Wednesday, August 5, 2009

Spectacle Island

Hello again everyone,

Today was another very interesting day exploring a new island of the Boston Harbor. Today our task was to travel to Spectacle Island and mull through through the different items intertwined along the shore line. We started out reading and identifying asbestos to be aware and avoid the objects containing this hazardous material. When we finally got to the place on the beach where we decided to setup our "archaeological camp," we split into teams of about 5 or 6 and started examining objects.

Quadrant #1: Our first 6ft. x 6ft. space was located about 40 feet from the shore line at the time and contain many interesting pieces. Spectacle Island is known for its sea glass and porcelain/pottery remains. In this area our group found a lot of beach glass of a variety of colors: brown, white, light/dark green, light/dark blue, and red. The most abundant colors were definitely white, green, and brown. The blues were a little more rare and I believe we only found one piece of red sea glass. Along with the sea glass we found quite a few periwinkle and clam shells which were all, surprisingly, small. Lastly, we found a bunch of pottery remains made out of porcelain like, plates and bottles their color was consistently creamy-white or brown.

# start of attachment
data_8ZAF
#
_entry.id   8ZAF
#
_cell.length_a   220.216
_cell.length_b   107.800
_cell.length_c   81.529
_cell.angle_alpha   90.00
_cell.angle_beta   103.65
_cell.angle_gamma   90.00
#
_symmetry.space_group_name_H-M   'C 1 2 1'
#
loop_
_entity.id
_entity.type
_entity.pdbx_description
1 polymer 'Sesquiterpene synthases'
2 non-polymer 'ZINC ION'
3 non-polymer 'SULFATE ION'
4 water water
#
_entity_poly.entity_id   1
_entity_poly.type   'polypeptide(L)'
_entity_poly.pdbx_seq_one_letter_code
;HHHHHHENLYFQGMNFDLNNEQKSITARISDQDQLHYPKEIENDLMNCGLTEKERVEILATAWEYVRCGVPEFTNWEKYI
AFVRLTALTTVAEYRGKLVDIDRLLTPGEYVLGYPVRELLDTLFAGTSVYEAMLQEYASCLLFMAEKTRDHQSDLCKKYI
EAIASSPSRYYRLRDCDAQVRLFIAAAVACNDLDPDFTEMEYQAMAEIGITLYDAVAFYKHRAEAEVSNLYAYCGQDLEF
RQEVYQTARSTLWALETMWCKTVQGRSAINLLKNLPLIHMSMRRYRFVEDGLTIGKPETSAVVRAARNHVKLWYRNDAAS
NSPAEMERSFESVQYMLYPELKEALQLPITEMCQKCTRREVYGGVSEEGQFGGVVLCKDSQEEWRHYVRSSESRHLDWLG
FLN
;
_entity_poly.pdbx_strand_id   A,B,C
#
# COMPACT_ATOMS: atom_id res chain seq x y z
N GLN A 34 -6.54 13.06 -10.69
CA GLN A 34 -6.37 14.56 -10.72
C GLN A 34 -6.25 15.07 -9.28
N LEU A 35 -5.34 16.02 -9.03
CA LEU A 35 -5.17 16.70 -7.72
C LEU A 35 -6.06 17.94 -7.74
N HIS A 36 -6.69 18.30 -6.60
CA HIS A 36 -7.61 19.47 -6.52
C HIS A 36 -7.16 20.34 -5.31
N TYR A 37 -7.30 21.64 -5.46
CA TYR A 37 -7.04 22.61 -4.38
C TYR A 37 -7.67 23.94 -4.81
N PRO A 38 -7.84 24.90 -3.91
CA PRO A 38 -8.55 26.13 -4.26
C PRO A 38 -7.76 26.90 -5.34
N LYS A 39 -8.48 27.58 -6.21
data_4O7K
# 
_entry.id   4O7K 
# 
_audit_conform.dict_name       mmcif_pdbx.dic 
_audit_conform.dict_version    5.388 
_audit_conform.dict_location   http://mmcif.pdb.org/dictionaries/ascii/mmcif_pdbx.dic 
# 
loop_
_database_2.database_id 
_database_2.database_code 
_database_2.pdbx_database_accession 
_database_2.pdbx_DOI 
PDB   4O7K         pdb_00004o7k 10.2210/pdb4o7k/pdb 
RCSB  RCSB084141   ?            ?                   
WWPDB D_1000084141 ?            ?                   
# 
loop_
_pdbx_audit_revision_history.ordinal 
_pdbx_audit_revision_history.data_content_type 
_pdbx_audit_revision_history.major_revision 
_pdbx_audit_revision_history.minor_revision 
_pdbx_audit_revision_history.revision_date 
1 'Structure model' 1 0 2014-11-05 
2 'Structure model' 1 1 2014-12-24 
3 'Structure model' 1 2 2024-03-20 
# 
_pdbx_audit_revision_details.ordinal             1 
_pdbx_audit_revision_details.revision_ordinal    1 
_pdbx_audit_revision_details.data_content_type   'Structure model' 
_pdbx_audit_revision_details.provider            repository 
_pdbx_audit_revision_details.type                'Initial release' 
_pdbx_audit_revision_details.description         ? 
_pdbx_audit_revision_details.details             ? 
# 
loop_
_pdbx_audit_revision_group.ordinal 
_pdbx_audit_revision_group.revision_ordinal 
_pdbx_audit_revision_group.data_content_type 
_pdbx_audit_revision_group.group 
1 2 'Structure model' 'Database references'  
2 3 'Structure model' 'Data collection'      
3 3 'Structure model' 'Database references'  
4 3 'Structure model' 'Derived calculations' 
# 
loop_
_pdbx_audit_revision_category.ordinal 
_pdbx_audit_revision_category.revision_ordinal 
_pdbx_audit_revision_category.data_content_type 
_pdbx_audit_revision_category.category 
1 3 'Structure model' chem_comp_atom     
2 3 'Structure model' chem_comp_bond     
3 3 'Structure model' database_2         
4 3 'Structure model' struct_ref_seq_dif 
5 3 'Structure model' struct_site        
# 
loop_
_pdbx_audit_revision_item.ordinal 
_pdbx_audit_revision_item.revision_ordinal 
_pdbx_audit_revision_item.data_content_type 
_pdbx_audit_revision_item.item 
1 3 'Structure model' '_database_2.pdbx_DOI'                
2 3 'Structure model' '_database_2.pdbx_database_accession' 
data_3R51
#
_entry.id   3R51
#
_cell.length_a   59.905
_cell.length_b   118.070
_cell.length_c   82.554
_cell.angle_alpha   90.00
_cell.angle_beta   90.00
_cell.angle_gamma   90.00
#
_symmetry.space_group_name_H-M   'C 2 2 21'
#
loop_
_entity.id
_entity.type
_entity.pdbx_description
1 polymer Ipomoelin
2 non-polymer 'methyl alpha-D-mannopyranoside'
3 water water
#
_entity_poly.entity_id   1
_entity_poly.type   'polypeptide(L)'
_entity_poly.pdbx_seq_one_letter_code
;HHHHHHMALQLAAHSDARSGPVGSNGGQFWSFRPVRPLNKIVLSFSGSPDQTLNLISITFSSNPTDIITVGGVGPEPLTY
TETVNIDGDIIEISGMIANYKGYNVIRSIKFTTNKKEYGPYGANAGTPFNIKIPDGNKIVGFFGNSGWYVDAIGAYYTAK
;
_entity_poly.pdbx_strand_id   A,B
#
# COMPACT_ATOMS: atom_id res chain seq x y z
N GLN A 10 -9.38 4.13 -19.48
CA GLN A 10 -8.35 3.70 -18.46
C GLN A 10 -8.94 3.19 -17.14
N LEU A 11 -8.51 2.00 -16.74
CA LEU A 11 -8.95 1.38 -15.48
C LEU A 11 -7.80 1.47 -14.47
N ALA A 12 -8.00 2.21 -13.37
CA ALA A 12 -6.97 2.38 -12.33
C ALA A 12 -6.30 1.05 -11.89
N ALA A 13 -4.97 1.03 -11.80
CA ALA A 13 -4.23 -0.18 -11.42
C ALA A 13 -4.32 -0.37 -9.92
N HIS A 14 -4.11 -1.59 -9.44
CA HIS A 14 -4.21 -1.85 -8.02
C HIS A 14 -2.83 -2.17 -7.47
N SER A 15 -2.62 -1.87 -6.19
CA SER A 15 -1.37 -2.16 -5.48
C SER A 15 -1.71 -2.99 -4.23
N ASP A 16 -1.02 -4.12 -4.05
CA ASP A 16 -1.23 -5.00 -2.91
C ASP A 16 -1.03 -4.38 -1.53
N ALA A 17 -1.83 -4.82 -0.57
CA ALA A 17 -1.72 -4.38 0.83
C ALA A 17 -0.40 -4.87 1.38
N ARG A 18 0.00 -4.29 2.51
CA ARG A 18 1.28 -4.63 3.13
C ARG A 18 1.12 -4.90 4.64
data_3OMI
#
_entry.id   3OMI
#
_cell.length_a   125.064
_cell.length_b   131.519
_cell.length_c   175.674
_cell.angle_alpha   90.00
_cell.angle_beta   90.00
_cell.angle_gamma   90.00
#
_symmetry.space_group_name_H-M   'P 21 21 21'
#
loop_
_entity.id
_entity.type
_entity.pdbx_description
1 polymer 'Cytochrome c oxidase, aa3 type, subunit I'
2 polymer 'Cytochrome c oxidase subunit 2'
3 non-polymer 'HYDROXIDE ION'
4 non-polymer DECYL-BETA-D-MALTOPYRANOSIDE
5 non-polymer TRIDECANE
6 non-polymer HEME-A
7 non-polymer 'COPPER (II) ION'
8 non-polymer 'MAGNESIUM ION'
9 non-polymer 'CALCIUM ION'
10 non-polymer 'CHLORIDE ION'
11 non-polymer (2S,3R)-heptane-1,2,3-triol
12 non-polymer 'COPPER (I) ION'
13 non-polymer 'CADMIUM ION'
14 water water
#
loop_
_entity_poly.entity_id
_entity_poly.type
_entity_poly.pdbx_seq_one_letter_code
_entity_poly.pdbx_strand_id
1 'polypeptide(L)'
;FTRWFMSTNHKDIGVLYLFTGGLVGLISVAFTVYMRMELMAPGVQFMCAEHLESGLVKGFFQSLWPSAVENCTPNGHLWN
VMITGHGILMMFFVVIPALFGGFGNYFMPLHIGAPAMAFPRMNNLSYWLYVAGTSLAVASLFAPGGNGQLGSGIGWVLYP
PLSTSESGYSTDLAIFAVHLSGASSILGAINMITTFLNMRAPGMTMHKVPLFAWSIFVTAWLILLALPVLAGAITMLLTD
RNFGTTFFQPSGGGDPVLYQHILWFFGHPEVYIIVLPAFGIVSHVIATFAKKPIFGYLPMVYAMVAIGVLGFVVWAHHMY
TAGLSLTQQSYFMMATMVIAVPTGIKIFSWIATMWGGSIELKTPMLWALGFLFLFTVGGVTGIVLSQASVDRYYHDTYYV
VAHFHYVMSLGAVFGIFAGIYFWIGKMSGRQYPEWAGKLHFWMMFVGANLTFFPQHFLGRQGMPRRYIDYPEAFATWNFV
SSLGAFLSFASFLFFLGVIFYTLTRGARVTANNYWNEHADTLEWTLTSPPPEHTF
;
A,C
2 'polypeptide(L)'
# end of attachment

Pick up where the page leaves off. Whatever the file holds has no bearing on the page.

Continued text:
Quadrant #2: After we identified the different pieces from our first area, we moved 15ft. closer to the water to determine if our findings would be any different. They were indeed. Though our findings were similar, we noticed that there wasn't nearly as much of everything found in quadrant 1. There was still a lot of white, green, and brown sea glass, but there wasn't any red, besides one scarce pink one which was very cool, and the blue pieces that we did find were very small. There was hardly any pottery and almost no clam/periwinkle shells.

Conclusion: After examining both areas and looking at the similarities and differences, it is fair to say the the weather, tide, and water current have a lot to do with where the sea glass, sea shells, and pottery resides. When the water is higher, it seems as though these pieces get washed up and settle, I believe that it doesn't settle lower because the current is too strong and washes it all up further.

Findings: The last thing that interested me was how the pottery and got there. One of the reasons you find the pottery with flower print on it is from a ship wreck in the 1950's, but what about the other pieces. I decided to check out the audio clip in the snack shack to find out more. It just so happens that there used to be a hospital on this island and although you would never know it, some of the porcelain on the beach came from toilets, sinks, and other things that were in that hospital. All in all it was a very intriguing and exciting trip.

Chris Connolly.

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